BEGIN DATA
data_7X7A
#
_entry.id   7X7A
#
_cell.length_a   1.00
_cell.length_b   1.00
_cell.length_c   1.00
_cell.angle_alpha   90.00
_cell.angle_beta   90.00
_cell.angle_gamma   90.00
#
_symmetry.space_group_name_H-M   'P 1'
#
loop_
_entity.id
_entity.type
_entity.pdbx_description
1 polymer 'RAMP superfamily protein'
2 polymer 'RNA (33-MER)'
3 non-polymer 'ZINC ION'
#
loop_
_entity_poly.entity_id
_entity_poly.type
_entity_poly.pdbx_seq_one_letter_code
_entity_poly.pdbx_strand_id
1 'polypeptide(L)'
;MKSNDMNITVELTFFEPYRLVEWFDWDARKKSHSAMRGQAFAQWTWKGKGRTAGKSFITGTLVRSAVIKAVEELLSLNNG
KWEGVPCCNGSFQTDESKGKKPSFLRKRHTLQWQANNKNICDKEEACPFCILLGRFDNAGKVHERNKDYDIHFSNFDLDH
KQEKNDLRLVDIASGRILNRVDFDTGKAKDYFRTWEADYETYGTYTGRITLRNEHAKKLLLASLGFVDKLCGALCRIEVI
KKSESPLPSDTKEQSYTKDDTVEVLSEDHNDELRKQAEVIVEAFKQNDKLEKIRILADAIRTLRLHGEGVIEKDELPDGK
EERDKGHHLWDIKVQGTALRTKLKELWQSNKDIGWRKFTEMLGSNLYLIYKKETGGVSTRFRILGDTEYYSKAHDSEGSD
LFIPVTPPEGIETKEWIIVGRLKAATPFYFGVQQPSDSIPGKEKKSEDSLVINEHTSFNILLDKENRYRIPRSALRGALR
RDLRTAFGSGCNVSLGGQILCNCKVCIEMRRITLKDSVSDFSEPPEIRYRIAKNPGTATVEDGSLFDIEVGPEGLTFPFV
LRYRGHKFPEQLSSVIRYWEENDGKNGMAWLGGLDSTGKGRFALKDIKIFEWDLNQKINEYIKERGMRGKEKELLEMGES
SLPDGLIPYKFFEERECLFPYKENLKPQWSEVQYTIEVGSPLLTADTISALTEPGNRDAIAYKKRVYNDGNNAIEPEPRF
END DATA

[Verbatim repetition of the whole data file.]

data_7X7A
#
_entry.id   7X7A
#
_cell.length_a   1.00
_cell.length_b   1.00
_cell.length_c   1.00
_cell.angle_alpha   90.00
_cell.angle_beta   90.00
_cell.angle_gamma   90.00
#
_symmetry.space_group_name_H-M   'P 1'
#
loop_
_entity.id
_entity.type
_entity.pdbx_description
1 polymer 'RAMP superfamily protein'
2 polymer 'RNA (33-MER)'
3 non-polymer 'ZINC ION'
#
loop_
_entity_poly.entity_id
_entity_poly.type
_entity_poly.pdbx_seq_one_letter_code
_entity_poly.pdbx_strand_id
1 'polypeptide(L)'
;MKSNDMNITVELTFFEPYRLVEWFDWDARKKSHSAMRGQAFAQWTWKGKGRTAGKSFITGTLVRSAVIKAVEELLSLNNG
KWEGVPCCNGSFQTDESKGKKPSFLRKRHTLQWQANNKNICDKEEACPFCILLGRFDNAGKVHERNKDYDIHFSNFDLDH
KQEKNDLRLVDIASGRILNRVDFDTGKAKDYFRTWEADYETYGTYTGRITLRNEHAKKLLLASLGFVDKLCGALCRIEVI
KKSESPLPSDTKEQSYTKDDTVEVLSEDHNDELRKQAEVIVEAFKQNDKLEKIRILADAIRTLRLHGEGVIEKDELPDGK
EERDKGHHLWDIKVQGTALRTKLKELWQSNKDIGWRKFTEMLGSNLYLIYKKETGGVSTRFRILGDTEYYSKAHDSEGSD
LFIPVTPPEGIETKEWIIVGRLKAATPFYFGVQQPSDSIPGKEKKSEDSLVINEHTSFNILLDKENRYRIPRSALRGALR
RDLRTAFGSGCNVSLGGQILCNCKVCIEMRRITLKDSVSDFSEPPEIRYRIAKNPGTATVEDGSLFDIEVGPEGLTFPFV
LRYRGHKFPEQLSSVIRYWEENDGKNGMAWLGGLDSTGKGRFALKDIKIFEWDLNQKINEYIKERGMRGKEKELLEMGES
SLPDGLIPYKFFEERECLFPYKENLKPQWSEVQYTIEVGSPLLTADTISALTEPGNRDAIAYKKRVYNDGNNAIEPEPRF